Mr. Norton first became a member of a board of directors in 1989. Since then he has been a long-time independent director and board member of many companies, including large and small companies as well as non-profits. As a past CEO and Chairman of four companies, and also as executive director of one non-profit organization, he is an expert at corporate governance and board of director duties.
Mr. Norton is a member of the National Association of Corporate Directors (NACD). He can advise ongovernance and proper Board proceduers as well as Sarbanes-Oxley compliance and getting ready for this as a company grows.
Mr. Norton will consider independent director positions for either private or public companies under the following conditions:
It is a paid position with a combination of cash and stock appropriate for the time commitment required to do a proper job and the level of experience required.
Both management and other directors are serious about corporate responsibility, fiduciary responsibility and the legality of all matters.
There are a maximum of 14 directors. (We consider larger boards totally ineffective.)
The company is registered in the U.S. and all legal requirements to operate are met. Even private companies should consider guidelines and laws like Sarbanes-Oxley and stock exchange requirements as is appropriate to the company's development stage.
Mr. Norton seeks to add one additional independent board seat to his current responsibilities at this time. (619) SCALE06 or (619) 722-5306 to discuss your situation.
See Guidelines for Independent Director Compensation.
We consider Sarbanes-Oxley to be a move in the right direction to protect shareholders' rights and insure that management acts in the utmost good faith in the interest of those shareholders at all times. It is clear that since 2004 many more changes will occur to protect against the few bad apples that have caused disasters like Enron, Tyco, Worldcom and others. These changes will come from the SEC, all the various stock exchanges seeking to regain the faith of a now very mistrustful public and institutional investors who begin to exercise their power to vote out boards that do not act in the best interests of shareholders and/or permit major conflicts of interest. New York Attorney General, Eliot Spitzer, embarrassed and goaded the SEC into taking action on blatant fiduciary abuses that have been running rampant on Wall Street for many years with its full knowledge. The Wall Street Journals reporting on these events has been exceptional and they deserve much credit for their work in outing some of their own big advertisers.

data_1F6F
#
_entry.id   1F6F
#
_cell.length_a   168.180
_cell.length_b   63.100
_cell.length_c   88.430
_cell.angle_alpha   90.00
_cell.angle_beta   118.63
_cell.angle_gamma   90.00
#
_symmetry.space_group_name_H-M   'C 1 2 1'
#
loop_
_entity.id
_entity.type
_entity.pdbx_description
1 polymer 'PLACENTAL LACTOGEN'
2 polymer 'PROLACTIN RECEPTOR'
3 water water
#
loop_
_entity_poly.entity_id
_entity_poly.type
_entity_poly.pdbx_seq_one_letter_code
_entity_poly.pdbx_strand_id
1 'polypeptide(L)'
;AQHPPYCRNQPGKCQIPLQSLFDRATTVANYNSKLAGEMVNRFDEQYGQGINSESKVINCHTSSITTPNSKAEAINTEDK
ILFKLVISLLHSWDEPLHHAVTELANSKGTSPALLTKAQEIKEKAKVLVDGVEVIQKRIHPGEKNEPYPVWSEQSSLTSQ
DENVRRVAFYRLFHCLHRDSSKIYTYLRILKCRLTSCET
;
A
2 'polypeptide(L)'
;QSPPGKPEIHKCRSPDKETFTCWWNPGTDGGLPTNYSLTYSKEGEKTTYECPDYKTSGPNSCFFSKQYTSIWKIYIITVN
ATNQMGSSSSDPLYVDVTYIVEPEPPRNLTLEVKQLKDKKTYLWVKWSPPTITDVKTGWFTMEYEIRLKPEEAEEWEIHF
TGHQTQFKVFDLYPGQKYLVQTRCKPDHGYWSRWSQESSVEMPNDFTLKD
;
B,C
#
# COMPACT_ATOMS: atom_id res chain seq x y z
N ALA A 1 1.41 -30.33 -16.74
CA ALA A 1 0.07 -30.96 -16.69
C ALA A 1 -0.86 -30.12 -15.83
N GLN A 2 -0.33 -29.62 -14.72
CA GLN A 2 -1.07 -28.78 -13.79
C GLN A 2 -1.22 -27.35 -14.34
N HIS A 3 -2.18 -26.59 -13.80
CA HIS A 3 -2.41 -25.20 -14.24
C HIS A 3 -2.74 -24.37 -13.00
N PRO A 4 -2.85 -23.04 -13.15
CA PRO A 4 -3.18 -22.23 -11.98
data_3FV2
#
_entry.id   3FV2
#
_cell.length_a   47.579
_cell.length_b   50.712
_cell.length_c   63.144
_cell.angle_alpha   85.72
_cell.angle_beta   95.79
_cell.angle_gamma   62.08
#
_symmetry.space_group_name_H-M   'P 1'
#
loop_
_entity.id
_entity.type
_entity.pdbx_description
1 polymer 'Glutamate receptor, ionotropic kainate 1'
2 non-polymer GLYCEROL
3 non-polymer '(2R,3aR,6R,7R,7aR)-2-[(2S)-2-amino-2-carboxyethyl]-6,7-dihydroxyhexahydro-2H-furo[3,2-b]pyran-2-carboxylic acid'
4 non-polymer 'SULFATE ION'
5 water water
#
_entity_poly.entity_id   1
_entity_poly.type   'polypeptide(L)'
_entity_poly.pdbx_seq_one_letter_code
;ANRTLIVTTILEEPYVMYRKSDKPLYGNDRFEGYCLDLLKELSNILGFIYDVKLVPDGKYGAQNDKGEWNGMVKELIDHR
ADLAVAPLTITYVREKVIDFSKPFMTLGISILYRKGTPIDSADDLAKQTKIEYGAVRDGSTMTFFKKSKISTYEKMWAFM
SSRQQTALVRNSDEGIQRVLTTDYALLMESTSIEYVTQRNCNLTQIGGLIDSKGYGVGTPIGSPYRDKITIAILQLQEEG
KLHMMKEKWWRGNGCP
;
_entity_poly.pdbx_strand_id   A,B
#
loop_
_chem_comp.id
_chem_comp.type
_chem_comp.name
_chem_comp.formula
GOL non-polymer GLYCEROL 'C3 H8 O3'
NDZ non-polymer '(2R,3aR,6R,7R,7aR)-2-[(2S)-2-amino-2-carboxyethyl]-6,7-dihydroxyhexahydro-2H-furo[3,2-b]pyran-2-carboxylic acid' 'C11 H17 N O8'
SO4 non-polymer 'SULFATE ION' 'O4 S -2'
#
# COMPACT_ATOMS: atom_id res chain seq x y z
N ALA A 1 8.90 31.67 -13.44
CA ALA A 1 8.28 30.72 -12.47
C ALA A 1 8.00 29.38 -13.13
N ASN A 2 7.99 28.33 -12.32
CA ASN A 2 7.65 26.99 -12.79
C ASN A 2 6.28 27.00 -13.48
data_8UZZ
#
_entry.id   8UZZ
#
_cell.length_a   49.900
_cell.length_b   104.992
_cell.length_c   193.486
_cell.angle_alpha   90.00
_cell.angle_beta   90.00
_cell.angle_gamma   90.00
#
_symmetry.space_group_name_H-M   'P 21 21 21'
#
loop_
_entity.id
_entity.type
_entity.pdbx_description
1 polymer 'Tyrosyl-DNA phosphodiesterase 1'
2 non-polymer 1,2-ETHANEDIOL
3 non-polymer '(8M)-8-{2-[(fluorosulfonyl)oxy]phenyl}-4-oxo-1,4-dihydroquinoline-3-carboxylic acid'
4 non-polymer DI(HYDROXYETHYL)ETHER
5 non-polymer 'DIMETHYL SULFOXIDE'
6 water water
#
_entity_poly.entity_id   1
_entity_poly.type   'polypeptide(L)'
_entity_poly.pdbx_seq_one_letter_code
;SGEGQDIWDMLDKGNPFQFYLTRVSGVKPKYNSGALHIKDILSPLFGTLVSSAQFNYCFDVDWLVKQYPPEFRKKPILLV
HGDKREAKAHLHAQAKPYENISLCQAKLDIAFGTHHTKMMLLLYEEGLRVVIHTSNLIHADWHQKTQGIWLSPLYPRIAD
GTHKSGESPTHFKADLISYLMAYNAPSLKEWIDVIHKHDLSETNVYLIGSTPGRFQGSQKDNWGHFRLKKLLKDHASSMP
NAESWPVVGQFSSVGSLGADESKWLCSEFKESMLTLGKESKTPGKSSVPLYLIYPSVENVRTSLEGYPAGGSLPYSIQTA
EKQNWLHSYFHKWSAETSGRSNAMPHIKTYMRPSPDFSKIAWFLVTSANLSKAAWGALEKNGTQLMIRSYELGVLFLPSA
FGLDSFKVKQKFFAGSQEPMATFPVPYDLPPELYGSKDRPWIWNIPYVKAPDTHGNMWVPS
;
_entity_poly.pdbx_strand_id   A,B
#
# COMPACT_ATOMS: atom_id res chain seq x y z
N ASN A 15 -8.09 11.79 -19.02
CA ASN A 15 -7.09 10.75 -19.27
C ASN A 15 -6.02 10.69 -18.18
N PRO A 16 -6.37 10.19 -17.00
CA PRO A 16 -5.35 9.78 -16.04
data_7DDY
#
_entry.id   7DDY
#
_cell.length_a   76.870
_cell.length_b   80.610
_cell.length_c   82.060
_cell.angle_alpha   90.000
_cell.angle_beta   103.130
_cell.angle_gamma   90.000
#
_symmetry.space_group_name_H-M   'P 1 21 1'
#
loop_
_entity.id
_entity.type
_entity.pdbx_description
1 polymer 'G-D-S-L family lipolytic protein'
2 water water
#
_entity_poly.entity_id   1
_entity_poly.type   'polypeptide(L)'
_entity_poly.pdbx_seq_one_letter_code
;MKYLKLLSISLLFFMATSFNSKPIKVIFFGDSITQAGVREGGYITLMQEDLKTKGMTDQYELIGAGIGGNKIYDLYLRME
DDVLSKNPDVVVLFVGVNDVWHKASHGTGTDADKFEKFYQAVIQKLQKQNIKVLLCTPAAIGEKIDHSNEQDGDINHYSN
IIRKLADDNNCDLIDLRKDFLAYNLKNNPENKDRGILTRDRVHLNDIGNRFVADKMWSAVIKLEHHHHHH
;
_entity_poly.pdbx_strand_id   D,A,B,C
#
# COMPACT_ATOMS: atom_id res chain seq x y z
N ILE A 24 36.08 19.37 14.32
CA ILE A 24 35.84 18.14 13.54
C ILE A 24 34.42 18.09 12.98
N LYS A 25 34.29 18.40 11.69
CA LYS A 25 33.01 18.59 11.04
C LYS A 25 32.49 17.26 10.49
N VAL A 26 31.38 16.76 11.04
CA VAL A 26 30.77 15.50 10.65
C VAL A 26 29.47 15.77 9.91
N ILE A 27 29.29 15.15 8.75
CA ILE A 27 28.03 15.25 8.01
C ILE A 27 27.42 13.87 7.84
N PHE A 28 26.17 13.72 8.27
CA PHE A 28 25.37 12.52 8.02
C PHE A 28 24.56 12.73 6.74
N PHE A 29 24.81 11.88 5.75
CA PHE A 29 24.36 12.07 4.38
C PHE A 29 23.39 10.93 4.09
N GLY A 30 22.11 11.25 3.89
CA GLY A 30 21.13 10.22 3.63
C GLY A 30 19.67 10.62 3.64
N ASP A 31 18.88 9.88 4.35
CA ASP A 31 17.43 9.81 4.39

Obtaining a balance between and needs and rights of shareholders, management and employees is a key function of a CEO and Board of Directors which should be taken very seriously. Although abuses represent only a small fraction of public companies, the idea of a board is to provide independent checks and balances, not a rubber stamp for management. This takes time and effort to stay up to speed, generally at least a day per month.
Many board members are afraid to confront management and difficult topics that deserve their attention. Unfortunately too few board members do not have sufficient experience and knowledge to properly execute their duties to shareholders. Too often boards are dominated by investors with little operating experience or friends in high places.
All boards should be proactively designed to meet the coming needs of the corporation and stockholders over the next few years. C-Level Enterprises will develop a board of directors profile and plan for client companies to reconstitute a board to meet all Sarbanes-Oxley requirements, and more importantly effectively guide a company for it shareholders and employees. Mr. Norton will participate as a board member where he can enhance shareholder value by providing operational and strategic guidance as well as specific domain expertise as appropriate.
"The best CEOs require 8 weeks to get up to speed on a new company and market. Bob did it in less than six weeks so our portfolio company could be repositioned quickly and effectively."
-- Senior Partner, Venture Capital Firm
"In building First Call Corporation, Bob Norton, was my secret weapon in getting a really audacious job done not only on time and under budget, but done so well that it revolutionized how equity sales was done on Wall Street. His abilities to understand complex requirements, to synthesize elegant solutions, and then to manage a team to get it done, are still the best I've ever seen."
-- Jim Rutt, Former CEO Network Solutions and CTO Thomson Financial and FIRST CALL Corp.
"Mr. Norton is a true visionary who can also execute. Few people have the ability to do both."
-- General Partner, Investment Banking Firm
"I must congratulate you on your excellent piece "The 11 Requirements of a Successful Vision". I am a CEO of a midsized company with an MBA in marketing. So far, I have not come across so much clarity in any other article on "Corporate Vision. . . . Thank you once again for publishing a masterpiece."
-- Uday s Desai, CEO, Suprawin Technologies Ltd